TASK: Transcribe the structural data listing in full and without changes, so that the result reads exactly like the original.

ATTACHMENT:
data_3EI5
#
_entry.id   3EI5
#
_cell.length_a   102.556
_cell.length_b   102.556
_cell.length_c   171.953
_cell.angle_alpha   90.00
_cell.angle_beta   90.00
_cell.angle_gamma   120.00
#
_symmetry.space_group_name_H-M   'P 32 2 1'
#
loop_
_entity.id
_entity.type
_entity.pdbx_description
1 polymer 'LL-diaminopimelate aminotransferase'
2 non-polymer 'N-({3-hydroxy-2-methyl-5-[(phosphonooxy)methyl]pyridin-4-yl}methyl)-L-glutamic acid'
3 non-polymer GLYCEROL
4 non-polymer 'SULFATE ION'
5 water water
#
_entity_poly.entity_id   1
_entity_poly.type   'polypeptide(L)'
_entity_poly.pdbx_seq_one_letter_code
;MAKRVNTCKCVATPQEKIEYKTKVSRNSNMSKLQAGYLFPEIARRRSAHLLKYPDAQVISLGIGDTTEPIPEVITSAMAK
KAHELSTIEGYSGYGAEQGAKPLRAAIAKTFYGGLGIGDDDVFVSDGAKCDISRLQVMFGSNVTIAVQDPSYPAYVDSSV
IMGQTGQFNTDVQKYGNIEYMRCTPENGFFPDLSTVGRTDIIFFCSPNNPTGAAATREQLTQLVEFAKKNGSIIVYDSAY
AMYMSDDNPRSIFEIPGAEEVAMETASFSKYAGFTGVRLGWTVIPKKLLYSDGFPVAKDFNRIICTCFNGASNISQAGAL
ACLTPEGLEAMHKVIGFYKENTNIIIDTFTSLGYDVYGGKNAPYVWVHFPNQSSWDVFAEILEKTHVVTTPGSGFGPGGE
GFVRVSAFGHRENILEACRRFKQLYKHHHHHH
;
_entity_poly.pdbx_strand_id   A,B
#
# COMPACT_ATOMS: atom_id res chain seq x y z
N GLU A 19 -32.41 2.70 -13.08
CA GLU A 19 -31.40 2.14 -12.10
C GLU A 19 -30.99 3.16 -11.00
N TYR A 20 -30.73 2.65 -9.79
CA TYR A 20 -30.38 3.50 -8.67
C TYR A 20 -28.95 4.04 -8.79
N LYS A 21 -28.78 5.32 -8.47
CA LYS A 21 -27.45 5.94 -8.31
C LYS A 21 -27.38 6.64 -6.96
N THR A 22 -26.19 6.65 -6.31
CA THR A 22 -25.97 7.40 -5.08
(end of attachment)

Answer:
data_3EI5
#
_entry.id   3EI5
#
_cell.length_a   102.556
_cell.length_b   102.556
_cell.length_c   171.953
_cell.angle_alpha   90.00
_cell.angle_beta   90.00
_cell.angle_gamma   120.00
#
_symmetry.space_group_name_H-M   'P 32 2 1'
#
loop_
_entity.id
_entity.type
_entity.pdbx_description
1 polymer 'LL-diaminopimelate aminotransferase'
2 non-polymer 'N-({3-hydroxy-2-methyl-5-[(phosphonooxy)methyl]pyridin-4-yl}methyl)-L-glutamic acid'
3 non-polymer GLYCEROL
4 non-polymer 'SULFATE ION'
5 water water
#
_entity_poly.entity_id   1
_entity_poly.type   'polypeptide(L)'
_entity_poly.pdbx_seq_one_letter_code
;MAKRVNTCKCVATPQEKIEYKTKVSRNSNMSKLQAGYLFPEIARRRSAHLLKYPDAQVISLGIGDTTEPIPEVITSAMAK
KAHELSTIEGYSGYGAEQGAKPLRAAIAKTFYGGLGIGDDDVFVSDGAKCDISRLQVMFGSNVTIAVQDPSYPAYVDSSV
IMGQTGQFNTDVQKYGNIEYMRCTPENGFFPDLSTVGRTDIIFFCSPNNPTGAAATREQLTQLVEFAKKNGSIIVYDSAY
AMYMSDDNPRSIFEIPGAEEVAMETASFSKYAGFTGVRLGWTVIPKKLLYSDGFPVAKDFNRIICTCFNGASNISQAGAL
ACLTPEGLEAMHKVIGFYKENTNIIIDTFTSLGYDVYGGKNAPYVWVHFPNQSSWDVFAEILEKTHVVTTPGSGFGPGGE
GFVRVSAFGHRENILEACRRFKQLYKHHHHHH
;
_entity_poly.pdbx_strand_id   A,B
#
# COMPACT_ATOMS: atom_id res chain seq x y z
N GLU A 19 -32.41 2.70 -13.08
CA GLU A 19 -31.40 2.14 -12.10
C GLU A 19 -30.99 3.16 -11.00
N TYR A 20 -30.73 2.65 -9.79
CA TYR A 20 -30.38 3.50 -8.67
C TYR A 20 -28.95 4.04 -8.79
N LYS A 21 -28.78 5.32 -8.47
CA LYS A 21 -27.45 5.94 -8.31
C LYS A 21 -27.38 6.64 -6.96
N THR A 22 -26.19 6.65 -6.31
CA THR A 22 -25.97 7.40 -5.08